SHADES OF THE GREAT DEPRESSION OF THE 1930s: a race to less than zero
[interest rates] with central bank easings
The foreign exchange markets are beginning to look like a battlefield
wherein is occurring a war of competitive depreciation involving a number of
national and regional currencies. Can a Smoot-Hawley type tariff war be
far behind? Perhaps it has already
begun. The European Central Bank
pressured interest rates on deposits refinancing rates into negative territory
Less than Zero
When Interest Rates go Negative
March 4, 2015 Http://www.bloombergview.com/quicktake/negative-interest-rates
We are witnessing just the overture to such a war which began with a
series of actions by central banks to depreciate their currencies and a return
series of salvos by other nations retaliating to offset the initial actions.
GDP: 5% in Third Quarter 2014; 2.2% in the Fourth
Initial evidence of the impact in currency appreciation can be found in
the most recent Gross Domestic Product data which in the case of the U.S. estimates
the quarterly growth rate of real GDP which was reduced by around 2 percentage points. From the third quarter to the fourth quarter
2014, Net Exports (Exports – Imports) fell by 1.9%, going from 0.78% to -1.115%.
With slowing economic growth rates and even
recessions looming for some nations, can “Beggar Thy Neighbor” become an increasing practice by them? Time will tell if history is repeating
So what’s the
Downside to a Strong Dollar?
For those not well versed in this area, if the U.S. Dollar appreciates (grows
stronger) against the currencies of its trading partners’ (the same as saying
that if the currencies of its trading partners depreciates against the Dollar,
since they are reciprocals of each other), U.S. imports of goods and services
will tend to increase because the Dollar price of those foreign goods and
services are now cheaper than before the change in the exchange rate. At the same time, U.S. goods and services
become more expensive to our trading partners since the foreign currency prices
of U.S. goods and services have increased.
Recall that imports tend to depress the domestic level of economic
activity of the importing nation while exports tend to raise the level of
economic activity of the exporting nation.
One of the four components of a nation’s Aggregate Demand (AD) is Net
Exports of Goods or merchandise and services (Exports minus Imports).
Neighbor: Depreciation is Underway – a Tale of Quantitative Easing the World
In the 1930s, such tactics as depreciating one’s currency and raising import
tariffs were referred to as “Beggar thy Neighbor” policies. It is a major reason why international trade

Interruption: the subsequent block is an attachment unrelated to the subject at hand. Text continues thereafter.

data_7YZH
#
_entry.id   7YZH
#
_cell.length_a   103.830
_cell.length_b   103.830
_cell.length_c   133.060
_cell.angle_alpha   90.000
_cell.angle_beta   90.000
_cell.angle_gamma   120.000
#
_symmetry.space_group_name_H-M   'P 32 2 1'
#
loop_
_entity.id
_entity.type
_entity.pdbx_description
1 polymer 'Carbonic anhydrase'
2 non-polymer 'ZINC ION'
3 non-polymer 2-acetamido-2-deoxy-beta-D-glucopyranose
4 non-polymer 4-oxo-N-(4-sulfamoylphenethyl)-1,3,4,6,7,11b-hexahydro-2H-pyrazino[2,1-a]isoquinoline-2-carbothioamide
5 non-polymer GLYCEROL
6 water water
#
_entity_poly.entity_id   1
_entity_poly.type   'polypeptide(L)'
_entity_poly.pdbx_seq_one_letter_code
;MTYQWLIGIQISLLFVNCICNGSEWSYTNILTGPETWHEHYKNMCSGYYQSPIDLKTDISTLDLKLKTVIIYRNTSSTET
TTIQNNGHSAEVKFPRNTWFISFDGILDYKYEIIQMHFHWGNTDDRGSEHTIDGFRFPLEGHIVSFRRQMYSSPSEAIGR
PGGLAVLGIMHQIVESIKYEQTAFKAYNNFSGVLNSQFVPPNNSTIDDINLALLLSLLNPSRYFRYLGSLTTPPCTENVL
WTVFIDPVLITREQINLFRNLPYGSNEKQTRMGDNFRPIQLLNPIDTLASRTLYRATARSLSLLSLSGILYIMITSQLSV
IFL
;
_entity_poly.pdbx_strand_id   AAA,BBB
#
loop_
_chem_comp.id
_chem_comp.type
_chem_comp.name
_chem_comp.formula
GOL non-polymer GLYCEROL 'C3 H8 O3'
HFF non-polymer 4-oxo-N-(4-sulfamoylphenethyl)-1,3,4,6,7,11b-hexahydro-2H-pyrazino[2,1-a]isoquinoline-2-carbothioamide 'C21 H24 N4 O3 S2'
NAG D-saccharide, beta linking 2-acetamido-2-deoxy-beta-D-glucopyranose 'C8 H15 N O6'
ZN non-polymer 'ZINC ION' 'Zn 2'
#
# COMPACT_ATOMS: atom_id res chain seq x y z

virtually came to a halt in the early 1930s and helped lengthen the Depression,
providing ammunition for extremist movements such as fascism and communism.
There is no doubt that a number of regions have either begun to
experience economic weakness or are continuing in the doldrums. Added to this growing problem was what some
might call a spirit of optimism. But I call it wishful thinking at best or
jawboning at worst by various public officials; including high ranking
officials of the Federal Reserve System, that the worst was over and the FED
could end its policy of Quantitative Easing.
Concurrently, high ranking officials of the central banks of other
nations including the European Union’s central bank (ECB) continue to pursue
their own policies of quantitative easing.
The effect of the latest quantitative easing ending (QEs) in the U.S.
while beginning in many other regions of the world, meant that downward
pressure on interest rates would occur in those nations adopting QE and at
best, interest rates holding steady if not beginning an ascending pattern in
the U.S. This tends to cause a flight to
the Dollar because of higher relative yields as well as a flight to quality and
the U.S. Dollar. The net result is the
appreciation of the Dollar brought on by bolder and more retaliatory policies by
other countries moving further down the path toward “Beggaring Thy Neighbor”.
Dollar Advocates Beware
Those advocating a “strong” Dollar, beware of the coming “Ides of
March”. A strong Dollar or the
appreciation of the Dollar leads to a rise in U.S. imports and a fall in U.S.
exports. An existing trade surplus in the U.S. Trade Balance will shrink or an
existing Trade Deficit will increase.
Either reduces the aggregate demand (AD) of the U.S. economy and tends
to reduce the growth rate of real GDP. As
the saying goes, be careful of what you wish for, as your wish may be granted.
the Ongoing Fallout from Currency Depreciation
In the following graphs we will depict various foreign currency
relationships with the U.S. Dollar.
The first will be a historical look going back to 2006 and the second
is a look at the last six months (October 2014 through February 2015). For the Chinese Yuan, we have a chart going
back to the 1980s as well depicting the deliberate plan to devalue the Yuan
versus the U.S. Dollar…witness the Chinese miracle (not unlike the Japanese and
German miracles that preceded it)